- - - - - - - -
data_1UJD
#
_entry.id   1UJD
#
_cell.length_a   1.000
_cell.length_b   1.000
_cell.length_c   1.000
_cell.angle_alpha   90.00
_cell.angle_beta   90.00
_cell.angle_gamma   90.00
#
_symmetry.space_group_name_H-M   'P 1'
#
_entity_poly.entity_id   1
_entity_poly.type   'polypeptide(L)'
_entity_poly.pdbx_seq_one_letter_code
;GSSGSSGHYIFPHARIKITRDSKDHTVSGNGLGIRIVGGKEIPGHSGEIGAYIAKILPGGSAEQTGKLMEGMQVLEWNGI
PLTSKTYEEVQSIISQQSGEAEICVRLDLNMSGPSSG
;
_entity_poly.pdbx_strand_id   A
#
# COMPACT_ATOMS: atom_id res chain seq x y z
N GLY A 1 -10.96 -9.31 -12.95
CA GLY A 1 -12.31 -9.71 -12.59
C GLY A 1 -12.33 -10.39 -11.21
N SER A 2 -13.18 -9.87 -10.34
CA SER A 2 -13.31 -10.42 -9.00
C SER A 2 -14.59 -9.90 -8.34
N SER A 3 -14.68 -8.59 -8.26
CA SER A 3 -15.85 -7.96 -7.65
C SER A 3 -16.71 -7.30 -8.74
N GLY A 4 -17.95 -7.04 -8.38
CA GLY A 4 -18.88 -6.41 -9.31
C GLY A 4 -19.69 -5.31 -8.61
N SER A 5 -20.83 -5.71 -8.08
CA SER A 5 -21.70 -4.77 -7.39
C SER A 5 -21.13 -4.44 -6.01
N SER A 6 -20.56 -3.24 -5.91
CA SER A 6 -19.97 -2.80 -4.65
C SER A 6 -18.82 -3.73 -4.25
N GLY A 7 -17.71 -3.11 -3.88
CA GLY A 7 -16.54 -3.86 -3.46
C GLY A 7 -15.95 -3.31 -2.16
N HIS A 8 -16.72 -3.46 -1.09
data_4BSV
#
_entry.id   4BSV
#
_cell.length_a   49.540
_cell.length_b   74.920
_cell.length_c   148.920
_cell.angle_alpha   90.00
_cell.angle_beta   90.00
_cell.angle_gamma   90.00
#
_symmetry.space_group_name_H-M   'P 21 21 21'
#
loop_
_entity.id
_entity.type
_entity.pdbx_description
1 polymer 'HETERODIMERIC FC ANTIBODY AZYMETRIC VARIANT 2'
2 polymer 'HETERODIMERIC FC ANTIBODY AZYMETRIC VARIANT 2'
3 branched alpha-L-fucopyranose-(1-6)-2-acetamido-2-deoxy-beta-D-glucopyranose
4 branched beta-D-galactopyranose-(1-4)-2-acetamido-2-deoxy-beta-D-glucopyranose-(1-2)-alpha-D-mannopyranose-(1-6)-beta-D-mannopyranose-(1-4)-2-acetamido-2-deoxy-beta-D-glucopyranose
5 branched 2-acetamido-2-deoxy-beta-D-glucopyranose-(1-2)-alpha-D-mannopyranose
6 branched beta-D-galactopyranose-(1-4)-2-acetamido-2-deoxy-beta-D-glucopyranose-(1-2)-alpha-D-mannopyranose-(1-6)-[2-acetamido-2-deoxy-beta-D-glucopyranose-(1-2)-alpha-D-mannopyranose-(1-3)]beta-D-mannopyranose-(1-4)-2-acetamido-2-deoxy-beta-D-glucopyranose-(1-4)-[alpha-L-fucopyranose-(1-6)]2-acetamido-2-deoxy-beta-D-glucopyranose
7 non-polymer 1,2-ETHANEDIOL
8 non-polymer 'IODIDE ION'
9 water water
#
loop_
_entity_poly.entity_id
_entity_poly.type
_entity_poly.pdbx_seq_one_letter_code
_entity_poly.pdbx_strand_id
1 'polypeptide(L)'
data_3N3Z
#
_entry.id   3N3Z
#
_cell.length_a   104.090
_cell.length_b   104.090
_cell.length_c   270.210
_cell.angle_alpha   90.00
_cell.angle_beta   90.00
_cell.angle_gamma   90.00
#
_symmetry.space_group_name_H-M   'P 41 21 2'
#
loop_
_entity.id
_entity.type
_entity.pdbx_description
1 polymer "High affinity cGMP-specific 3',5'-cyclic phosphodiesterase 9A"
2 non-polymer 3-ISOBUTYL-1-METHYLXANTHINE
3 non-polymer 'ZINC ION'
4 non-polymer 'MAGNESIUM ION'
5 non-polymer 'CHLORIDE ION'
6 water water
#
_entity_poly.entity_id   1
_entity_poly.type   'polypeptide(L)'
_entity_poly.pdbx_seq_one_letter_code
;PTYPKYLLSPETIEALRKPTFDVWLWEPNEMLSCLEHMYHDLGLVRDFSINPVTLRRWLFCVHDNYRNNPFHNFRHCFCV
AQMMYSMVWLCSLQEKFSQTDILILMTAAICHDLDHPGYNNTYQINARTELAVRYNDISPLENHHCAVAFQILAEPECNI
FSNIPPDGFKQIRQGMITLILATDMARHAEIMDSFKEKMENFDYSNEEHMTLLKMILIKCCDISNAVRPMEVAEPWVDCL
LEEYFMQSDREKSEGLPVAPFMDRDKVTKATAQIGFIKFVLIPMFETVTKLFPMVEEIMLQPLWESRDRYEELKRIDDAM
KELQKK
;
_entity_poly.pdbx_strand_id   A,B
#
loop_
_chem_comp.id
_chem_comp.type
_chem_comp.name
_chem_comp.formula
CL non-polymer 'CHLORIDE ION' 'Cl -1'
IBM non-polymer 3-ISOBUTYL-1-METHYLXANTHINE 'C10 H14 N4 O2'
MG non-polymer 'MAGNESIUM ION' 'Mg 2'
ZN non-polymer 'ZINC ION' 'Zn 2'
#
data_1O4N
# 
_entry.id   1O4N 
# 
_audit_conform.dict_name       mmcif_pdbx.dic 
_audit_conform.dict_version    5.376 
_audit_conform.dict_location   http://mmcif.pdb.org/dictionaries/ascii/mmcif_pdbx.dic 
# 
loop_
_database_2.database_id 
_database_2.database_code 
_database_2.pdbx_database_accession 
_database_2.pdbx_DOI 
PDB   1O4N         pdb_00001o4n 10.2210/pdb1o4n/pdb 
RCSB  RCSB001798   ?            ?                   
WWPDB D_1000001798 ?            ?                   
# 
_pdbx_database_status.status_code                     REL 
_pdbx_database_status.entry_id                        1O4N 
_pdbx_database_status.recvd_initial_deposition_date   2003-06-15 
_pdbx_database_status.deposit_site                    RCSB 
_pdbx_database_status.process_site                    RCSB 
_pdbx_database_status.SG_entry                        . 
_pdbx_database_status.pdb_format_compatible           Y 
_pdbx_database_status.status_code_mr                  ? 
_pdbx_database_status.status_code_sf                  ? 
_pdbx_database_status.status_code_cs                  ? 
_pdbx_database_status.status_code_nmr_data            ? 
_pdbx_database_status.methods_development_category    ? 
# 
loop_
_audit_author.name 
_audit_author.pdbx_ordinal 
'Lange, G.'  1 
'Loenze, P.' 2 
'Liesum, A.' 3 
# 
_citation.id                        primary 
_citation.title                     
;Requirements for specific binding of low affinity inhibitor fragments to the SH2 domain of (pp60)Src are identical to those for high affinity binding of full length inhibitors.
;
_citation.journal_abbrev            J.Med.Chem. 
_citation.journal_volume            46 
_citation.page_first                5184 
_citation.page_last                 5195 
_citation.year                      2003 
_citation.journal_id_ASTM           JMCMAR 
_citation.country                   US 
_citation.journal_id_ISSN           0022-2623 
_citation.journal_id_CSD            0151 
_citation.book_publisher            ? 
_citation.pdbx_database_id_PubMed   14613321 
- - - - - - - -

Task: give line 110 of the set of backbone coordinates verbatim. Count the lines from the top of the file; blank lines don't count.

;